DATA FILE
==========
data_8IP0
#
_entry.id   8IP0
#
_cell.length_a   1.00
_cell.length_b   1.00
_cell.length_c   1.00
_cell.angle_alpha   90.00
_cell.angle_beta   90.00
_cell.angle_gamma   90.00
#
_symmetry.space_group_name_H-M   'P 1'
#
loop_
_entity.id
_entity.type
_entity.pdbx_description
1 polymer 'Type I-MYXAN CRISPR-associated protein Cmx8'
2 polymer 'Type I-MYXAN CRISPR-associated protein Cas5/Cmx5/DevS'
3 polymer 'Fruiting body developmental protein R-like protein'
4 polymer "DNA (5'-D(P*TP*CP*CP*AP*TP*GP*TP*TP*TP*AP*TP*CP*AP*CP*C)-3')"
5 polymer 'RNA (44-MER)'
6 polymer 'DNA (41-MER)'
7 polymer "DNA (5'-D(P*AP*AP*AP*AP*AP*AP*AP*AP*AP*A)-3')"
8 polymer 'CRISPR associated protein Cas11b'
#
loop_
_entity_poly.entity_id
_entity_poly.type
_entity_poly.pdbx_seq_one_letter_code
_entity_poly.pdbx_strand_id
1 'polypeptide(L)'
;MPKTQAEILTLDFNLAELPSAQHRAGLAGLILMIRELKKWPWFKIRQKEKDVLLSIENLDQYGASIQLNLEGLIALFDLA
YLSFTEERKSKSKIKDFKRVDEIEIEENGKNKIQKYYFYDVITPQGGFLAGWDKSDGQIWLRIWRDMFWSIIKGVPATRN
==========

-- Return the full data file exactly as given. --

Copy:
data_8IP0
#
_entry.id   8IP0
#
_cell.length_a   1.00
_cell.length_b   1.00
_cell.length_c   1.00
_cell.angle_alpha   90.00
_cell.angle_beta   90.00
_cell.angle_gamma   90.00
#
_symmetry.space_group_name_H-M   'P 1'
#
loop_
_entity.id
_entity.type
_entity.pdbx_description
1 polymer 'Type I-MYXAN CRISPR-associated protein Cmx8'
2 polymer 'Type I-MYXAN CRISPR-associated protein Cas5/Cmx5/DevS'
3 polymer 'Fruiting body developmental protein R-like protein'
4 polymer "DNA (5'-D(P*TP*CP*CP*AP*TP*GP*TP*TP*TP*AP*TP*CP*AP*CP*C)-3')"
5 polymer 'RNA (44-MER)'
6 polymer 'DNA (41-MER)'
7 polymer "DNA (5'-D(P*AP*AP*AP*AP*AP*AP*AP*AP*AP*A)-3')"
8 polymer 'CRISPR associated protein Cas11b'
#
loop_
_entity_poly.entity_id
_entity_poly.type
_entity_poly.pdbx_seq_one_letter_code
_entity_poly.pdbx_strand_id
1 'polypeptide(L)'
;MPKTQAEILTLDFNLAELPSAQHRAGLAGLILMIRELKKWPWFKIRQKEKDVLLSIENLDQYGASIQLNLEGLIALFDLA
YLSFTEERKSKSKIKDFKRVDEIEIEENGKNKIQKYYFYDVITPQGGFLAGWDKSDGQIWLRIWRDMFWSIIKGVPATRN